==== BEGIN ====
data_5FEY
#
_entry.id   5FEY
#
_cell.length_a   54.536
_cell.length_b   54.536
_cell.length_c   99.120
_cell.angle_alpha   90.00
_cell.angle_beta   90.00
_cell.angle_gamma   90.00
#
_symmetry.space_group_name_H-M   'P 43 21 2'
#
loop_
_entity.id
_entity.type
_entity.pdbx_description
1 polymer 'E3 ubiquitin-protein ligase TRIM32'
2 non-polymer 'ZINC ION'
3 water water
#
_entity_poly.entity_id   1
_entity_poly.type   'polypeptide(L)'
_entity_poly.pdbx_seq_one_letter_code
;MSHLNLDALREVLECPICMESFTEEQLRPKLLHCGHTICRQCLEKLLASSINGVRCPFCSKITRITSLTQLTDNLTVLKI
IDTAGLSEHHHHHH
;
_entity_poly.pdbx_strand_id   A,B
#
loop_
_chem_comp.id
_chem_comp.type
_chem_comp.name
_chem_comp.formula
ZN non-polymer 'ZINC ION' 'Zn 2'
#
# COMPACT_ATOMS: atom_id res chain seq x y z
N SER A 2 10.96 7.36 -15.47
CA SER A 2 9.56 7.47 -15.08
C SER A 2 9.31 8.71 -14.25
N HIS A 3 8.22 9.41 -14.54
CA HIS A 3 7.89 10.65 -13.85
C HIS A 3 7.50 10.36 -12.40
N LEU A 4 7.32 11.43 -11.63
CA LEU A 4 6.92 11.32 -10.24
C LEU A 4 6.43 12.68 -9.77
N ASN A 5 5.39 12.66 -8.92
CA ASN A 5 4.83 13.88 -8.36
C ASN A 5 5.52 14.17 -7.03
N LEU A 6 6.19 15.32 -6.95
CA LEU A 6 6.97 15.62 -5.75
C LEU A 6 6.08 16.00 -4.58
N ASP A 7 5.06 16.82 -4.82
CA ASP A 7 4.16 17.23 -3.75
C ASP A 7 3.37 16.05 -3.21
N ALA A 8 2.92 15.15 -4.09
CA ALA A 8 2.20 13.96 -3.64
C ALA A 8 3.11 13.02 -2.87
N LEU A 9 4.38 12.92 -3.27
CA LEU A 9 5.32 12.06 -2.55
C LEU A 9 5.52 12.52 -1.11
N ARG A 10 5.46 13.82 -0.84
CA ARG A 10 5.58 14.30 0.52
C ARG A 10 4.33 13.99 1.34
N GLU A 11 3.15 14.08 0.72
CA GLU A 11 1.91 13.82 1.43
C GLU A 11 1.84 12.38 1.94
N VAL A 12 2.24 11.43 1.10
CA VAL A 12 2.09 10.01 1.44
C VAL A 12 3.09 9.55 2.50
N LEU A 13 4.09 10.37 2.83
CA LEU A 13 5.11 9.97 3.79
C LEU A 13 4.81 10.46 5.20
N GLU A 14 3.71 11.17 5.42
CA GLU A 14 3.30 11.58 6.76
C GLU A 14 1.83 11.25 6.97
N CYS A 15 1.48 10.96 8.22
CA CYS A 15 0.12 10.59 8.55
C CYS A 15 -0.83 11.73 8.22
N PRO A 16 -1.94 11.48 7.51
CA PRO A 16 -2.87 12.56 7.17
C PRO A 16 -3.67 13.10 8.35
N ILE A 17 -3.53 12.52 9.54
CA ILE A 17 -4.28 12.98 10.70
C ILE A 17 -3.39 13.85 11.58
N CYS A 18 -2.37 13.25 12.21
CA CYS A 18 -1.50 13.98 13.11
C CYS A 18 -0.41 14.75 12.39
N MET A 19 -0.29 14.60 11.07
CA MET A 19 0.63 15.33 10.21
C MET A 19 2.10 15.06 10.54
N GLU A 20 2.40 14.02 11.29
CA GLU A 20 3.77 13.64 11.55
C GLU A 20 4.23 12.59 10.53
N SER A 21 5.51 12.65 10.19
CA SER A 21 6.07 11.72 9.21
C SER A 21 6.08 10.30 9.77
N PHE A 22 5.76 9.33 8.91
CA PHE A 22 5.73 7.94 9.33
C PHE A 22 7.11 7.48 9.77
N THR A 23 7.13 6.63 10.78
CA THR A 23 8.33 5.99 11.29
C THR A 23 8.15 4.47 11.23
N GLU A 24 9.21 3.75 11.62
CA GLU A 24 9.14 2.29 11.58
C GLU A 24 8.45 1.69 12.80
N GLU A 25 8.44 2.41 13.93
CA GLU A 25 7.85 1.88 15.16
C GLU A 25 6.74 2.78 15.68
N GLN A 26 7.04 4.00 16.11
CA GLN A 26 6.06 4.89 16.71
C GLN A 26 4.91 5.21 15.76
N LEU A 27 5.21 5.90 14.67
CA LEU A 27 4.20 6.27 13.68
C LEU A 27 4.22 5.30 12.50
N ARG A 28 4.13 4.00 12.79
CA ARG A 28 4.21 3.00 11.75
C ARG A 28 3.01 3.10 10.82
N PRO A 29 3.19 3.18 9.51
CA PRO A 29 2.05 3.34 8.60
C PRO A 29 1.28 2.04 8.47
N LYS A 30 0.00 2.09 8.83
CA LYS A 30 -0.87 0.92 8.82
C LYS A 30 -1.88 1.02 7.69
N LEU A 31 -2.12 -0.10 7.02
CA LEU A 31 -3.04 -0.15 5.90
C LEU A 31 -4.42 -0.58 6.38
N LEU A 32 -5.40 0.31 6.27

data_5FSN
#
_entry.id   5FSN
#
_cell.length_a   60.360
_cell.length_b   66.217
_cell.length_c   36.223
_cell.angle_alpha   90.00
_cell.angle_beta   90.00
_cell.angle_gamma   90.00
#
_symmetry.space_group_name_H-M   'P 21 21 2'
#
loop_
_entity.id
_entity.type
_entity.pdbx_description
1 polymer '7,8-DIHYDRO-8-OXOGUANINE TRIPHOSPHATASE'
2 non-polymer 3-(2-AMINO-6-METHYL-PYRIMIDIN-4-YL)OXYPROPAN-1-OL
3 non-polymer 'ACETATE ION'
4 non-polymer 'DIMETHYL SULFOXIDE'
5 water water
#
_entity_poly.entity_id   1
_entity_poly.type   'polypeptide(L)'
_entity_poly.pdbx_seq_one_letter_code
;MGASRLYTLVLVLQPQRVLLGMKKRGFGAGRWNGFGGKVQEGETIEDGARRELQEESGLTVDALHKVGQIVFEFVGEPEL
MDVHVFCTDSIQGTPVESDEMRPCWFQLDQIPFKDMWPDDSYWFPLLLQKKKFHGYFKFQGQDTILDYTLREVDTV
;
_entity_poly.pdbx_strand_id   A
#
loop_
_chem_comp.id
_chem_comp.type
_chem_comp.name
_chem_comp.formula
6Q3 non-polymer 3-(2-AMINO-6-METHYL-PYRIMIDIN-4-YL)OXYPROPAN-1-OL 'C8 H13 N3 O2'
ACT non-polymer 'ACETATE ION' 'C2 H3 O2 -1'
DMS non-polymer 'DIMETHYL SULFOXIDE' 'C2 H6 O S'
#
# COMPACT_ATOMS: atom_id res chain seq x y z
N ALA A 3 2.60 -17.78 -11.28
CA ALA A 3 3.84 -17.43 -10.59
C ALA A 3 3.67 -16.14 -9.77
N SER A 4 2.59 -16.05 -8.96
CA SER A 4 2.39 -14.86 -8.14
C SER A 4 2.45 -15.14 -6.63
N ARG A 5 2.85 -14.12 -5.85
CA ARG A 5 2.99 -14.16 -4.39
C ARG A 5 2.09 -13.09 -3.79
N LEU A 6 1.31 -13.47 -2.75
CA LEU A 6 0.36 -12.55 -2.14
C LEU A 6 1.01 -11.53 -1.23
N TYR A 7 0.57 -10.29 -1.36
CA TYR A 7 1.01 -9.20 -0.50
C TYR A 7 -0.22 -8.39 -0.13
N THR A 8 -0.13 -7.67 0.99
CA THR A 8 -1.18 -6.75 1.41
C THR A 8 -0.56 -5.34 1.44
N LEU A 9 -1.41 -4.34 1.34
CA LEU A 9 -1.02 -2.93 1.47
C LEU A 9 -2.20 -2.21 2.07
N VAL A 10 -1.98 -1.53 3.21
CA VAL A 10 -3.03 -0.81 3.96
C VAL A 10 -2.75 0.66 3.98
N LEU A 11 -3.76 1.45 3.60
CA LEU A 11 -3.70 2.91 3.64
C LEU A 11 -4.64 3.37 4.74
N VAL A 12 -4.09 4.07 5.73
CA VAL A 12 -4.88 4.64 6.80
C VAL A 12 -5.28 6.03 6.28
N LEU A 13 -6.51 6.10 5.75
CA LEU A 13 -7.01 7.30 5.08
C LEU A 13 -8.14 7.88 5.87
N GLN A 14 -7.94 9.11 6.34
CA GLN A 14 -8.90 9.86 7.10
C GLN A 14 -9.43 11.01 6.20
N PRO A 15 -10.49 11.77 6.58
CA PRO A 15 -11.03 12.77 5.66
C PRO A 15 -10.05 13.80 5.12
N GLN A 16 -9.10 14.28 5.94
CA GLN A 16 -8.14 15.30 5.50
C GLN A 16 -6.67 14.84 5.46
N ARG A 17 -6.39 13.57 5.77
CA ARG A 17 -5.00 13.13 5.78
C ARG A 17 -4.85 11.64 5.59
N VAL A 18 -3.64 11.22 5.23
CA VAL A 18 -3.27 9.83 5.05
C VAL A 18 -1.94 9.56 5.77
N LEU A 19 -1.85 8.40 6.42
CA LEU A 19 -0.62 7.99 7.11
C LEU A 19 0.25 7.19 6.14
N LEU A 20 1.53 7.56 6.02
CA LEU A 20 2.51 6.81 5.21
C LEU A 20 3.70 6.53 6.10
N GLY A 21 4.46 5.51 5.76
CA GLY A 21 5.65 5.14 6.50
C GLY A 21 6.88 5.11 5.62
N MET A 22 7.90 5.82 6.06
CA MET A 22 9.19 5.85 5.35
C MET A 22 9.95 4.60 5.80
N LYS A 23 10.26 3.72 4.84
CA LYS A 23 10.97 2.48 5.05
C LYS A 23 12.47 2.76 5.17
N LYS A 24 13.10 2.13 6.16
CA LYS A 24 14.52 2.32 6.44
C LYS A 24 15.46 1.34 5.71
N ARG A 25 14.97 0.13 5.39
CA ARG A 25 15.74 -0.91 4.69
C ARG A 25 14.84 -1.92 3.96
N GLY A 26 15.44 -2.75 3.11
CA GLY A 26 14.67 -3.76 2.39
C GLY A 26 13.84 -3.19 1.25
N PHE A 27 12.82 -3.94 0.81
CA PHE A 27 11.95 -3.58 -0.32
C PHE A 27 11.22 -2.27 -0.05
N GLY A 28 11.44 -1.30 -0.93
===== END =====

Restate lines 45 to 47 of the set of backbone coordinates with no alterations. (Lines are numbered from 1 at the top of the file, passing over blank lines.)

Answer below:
CA LEU A 4 6.92 11.32 -10.24
C LEU A 4 6.43 12.68 -9.77
N ASN A 5 5.39 12.66 -8.92